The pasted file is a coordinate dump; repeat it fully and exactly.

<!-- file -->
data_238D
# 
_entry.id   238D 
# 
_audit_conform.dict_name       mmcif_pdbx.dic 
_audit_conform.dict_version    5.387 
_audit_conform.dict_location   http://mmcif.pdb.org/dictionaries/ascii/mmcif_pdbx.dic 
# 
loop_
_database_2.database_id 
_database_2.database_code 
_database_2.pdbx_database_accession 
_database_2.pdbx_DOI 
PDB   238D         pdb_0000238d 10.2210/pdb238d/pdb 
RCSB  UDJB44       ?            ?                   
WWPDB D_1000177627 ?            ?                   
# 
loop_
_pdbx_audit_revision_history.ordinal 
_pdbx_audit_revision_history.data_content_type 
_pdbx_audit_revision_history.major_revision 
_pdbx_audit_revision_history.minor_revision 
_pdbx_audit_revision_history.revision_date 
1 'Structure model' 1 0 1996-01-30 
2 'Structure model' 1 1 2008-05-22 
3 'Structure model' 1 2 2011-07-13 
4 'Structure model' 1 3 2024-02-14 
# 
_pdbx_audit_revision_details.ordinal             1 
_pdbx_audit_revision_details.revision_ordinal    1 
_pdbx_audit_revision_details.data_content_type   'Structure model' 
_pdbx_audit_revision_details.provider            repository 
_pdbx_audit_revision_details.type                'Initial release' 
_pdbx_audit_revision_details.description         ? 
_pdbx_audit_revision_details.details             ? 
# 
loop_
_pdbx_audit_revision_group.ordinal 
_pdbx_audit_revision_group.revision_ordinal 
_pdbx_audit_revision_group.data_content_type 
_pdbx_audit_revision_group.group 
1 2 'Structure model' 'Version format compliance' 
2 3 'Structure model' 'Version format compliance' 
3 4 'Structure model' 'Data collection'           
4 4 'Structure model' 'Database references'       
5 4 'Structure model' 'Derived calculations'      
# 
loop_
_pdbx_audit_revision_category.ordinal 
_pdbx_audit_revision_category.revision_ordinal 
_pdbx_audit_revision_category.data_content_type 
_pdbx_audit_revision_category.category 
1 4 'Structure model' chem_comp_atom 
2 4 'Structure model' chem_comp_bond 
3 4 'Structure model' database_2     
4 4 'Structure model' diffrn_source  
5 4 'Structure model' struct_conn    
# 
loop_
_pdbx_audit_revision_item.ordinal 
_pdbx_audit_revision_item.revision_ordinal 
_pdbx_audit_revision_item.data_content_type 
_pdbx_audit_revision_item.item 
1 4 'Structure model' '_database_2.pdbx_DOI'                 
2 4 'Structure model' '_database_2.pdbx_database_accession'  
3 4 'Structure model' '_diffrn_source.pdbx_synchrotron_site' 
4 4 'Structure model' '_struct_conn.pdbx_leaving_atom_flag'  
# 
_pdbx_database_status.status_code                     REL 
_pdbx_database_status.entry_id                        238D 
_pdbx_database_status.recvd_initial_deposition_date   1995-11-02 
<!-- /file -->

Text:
data_238D
# 
_entry.id   238D 
# 
_audit_conform.dict_name       mmcif_pdbx.dic 
_audit_conform.dict_version    5.387 
_audit_conform.dict_location   http://mmcif.pdb.org/dictionaries/ascii/mmcif_pdbx.dic 
# 
loop_
_database_2.database_id 
_database_2.database_code 
_database_2.pdbx_database_accession 
_database_2.pdbx_DOI 
PDB   238D         pdb_0000238d 10.2210/pdb238d/pdb 
RCSB  UDJB44       ?            ?                   
WWPDB D_1000177627 ?            ?                   
# 
loop_
_pdbx_audit_revision_history.ordinal 
_pdbx_audit_revision_history.data_content_type 
_pdbx_audit_revision_history.major_revision 
_pdbx_audit_revision_history.minor_revision 
_pdbx_audit_revision_history.revision_date 
1 'Structure model' 1 0 1996-01-30 
2 'Structure model' 1 1 2008-05-22 
3 'Structure model' 1 2 2011-07-13 
4 'Structure model' 1 3 2024-02-14 
# 
_pdbx_audit_revision_details.ordinal             1 
_pdbx_audit_revision_details.revision_ordinal    1 
_pdbx_audit_revision_details.data_content_type   'Structure model' 
_pdbx_audit_revision_details.provider            repository 
_pdbx_audit_revision_details.type                'Initial release' 
_pdbx_audit_revision_details.description         ? 
_pdbx_audit_revision_details.details             ? 
# 
loop_
_pdbx_audit_revision_group.ordinal 
_pdbx_audit_revision_group.revision_ordinal 
_pdbx_audit_revision_group.data_content_type 
_pdbx_audit_revision_group.group 
1 2 'Structure model' 'Version format compliance' 
2 3 'Structure model' 'Version format compliance' 
3 4 'Structure model' 'Data collection'           
4 4 'Structure model' 'Database references'       
5 4 'Structure model' 'Derived calculations'      
# 
loop_
_pdbx_audit_revision_category.ordinal 
_pdbx_audit_revision_category.revision_ordinal 
_pdbx_audit_revision_category.data_content_type 
_pdbx_audit_revision_category.category 
1 4 'Structure model' chem_comp_atom 
2 4 'Structure model' chem_comp_bond 
3 4 'Structure model' database_2     
4 4 'Structure model' diffrn_source  
5 4 'Structure model' struct_conn    
# 
loop_
_pdbx_audit_revision_item.ordinal 
_pdbx_audit_revision_item.revision_ordinal 
_pdbx_audit_revision_item.data_content_type 
_pdbx_audit_revision_item.item 
1 4 'Structure model' '_database_2.pdbx_DOI'                 
2 4 'Structure model' '_database_2.pdbx_database_accession'  
3 4 'Structure model' '_diffrn_source.pdbx_synchrotron_site' 
4 4 'Structure model' '_struct_conn.pdbx_leaving_atom_flag'  
# 
_pdbx_database_status.status_code                     REL 
_pdbx_database_status.entry_id                        238D 
_pdbx_database_status.recvd_initial_deposition_date   1995-11-02 